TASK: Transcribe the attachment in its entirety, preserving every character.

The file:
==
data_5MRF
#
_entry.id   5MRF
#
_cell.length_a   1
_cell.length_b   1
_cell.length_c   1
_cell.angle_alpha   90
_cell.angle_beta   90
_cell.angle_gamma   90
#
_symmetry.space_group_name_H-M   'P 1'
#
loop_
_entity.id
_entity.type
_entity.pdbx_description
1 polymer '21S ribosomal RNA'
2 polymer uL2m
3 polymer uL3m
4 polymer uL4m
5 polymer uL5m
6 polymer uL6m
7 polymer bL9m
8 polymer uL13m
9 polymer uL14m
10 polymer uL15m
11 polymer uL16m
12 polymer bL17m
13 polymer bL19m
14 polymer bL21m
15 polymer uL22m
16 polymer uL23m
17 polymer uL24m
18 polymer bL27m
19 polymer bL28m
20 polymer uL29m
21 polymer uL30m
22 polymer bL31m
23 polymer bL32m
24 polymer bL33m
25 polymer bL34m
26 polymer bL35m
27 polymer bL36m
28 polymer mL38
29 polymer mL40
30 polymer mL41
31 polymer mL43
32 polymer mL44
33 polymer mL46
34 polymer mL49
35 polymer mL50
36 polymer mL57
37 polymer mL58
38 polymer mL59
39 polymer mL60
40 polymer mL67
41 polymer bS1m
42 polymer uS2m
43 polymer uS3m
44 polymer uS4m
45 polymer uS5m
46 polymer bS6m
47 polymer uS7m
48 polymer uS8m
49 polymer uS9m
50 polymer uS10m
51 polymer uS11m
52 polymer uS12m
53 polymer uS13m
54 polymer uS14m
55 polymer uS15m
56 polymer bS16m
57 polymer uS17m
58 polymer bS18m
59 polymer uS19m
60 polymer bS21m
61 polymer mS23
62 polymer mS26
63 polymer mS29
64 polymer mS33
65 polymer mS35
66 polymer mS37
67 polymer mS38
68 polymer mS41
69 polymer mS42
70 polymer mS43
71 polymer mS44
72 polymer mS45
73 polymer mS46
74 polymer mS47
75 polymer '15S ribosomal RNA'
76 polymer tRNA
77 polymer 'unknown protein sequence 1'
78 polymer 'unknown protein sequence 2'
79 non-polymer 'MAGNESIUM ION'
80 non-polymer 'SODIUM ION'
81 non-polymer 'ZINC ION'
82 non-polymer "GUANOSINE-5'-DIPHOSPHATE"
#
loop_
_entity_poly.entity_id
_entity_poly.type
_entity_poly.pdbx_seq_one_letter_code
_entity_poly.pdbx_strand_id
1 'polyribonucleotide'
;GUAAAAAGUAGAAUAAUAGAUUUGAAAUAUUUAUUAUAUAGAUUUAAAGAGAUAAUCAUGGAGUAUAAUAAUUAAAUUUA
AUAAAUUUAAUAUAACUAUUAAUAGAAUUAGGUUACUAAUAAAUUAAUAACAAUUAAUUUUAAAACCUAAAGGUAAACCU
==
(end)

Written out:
data_5MRF
#
_entry.id   5MRF
#
_cell.length_a   1
_cell.length_b   1
_cell.length_c   1
_cell.angle_alpha   90
_cell.angle_beta   90
_cell.angle_gamma   90
#
_symmetry.space_group_name_H-M   'P 1'
#
loop_
_entity.id
_entity.type
_entity.pdbx_description
1 polymer '21S ribosomal RNA'
2 polymer uL2m
3 polymer uL3m
4 polymer uL4m
5 polymer uL5m
6 polymer uL6m
7 polymer bL9m
8 polymer uL13m
9 polymer uL14m
10 polymer uL15m
11 polymer uL16m
12 polymer bL17m
13 polymer bL19m
14 polymer bL21m
15 polymer uL22m
16 polymer uL23m
17 polymer uL24m
18 polymer bL27m
19 polymer bL28m
20 polymer uL29m
21 polymer uL30m
22 polymer bL31m
23 polymer bL32m
24 polymer bL33m
25 polymer bL34m
26 polymer bL35m
27 polymer bL36m
28 polymer mL38
29 polymer mL40
30 polymer mL41
31 polymer mL43
32 polymer mL44
33 polymer mL46
34 polymer mL49
35 polymer mL50
36 polymer mL57
37 polymer mL58
38 polymer mL59
39 polymer mL60
40 polymer mL67
41 polymer bS1m
42 polymer uS2m
43 polymer uS3m
44 polymer uS4m
45 polymer uS5m
46 polymer bS6m
47 polymer uS7m
48 polymer uS8m
49 polymer uS9m
50 polymer uS10m
51 polymer uS11m
52 polymer uS12m
53 polymer uS13m
54 polymer uS14m
55 polymer uS15m
56 polymer bS16m
57 polymer uS17m
58 polymer bS18m
59 polymer uS19m
60 polymer bS21m
61 polymer mS23
62 polymer mS26
63 polymer mS29
64 polymer mS33
65 polymer mS35
66 polymer mS37
67 polymer mS38
68 polymer mS41
69 polymer mS42
70 polymer mS43
71 polymer mS44
72 polymer mS45
73 polymer mS46
74 polymer mS47
75 polymer '15S ribosomal RNA'
76 polymer tRNA
77 polymer 'unknown protein sequence 1'
78 polymer 'unknown protein sequence 2'
79 non-polymer 'MAGNESIUM ION'
80 non-polymer 'SODIUM ION'
81 non-polymer 'ZINC ION'
82 non-polymer "GUANOSINE-5'-DIPHOSPHATE"
#
loop_
_entity_poly.entity_id
_entity_poly.type
_entity_poly.pdbx_seq_one_letter_code
_entity_poly.pdbx_strand_id
1 'polyribonucleotide'
;GUAAAAAGUAGAAUAAUAGAUUUGAAAUAUUUAUUAUAUAGAUUUAAAGAGAUAAUCAUGGAGUAUAAUAAUUAAAUUUA
AUAAAUUUAAUAUAACUAUUAAUAGAAUUAGGUUACUAAUAAAUUAAUAACAAUUAAUUUUAAAACCUAAAGGUAAACCU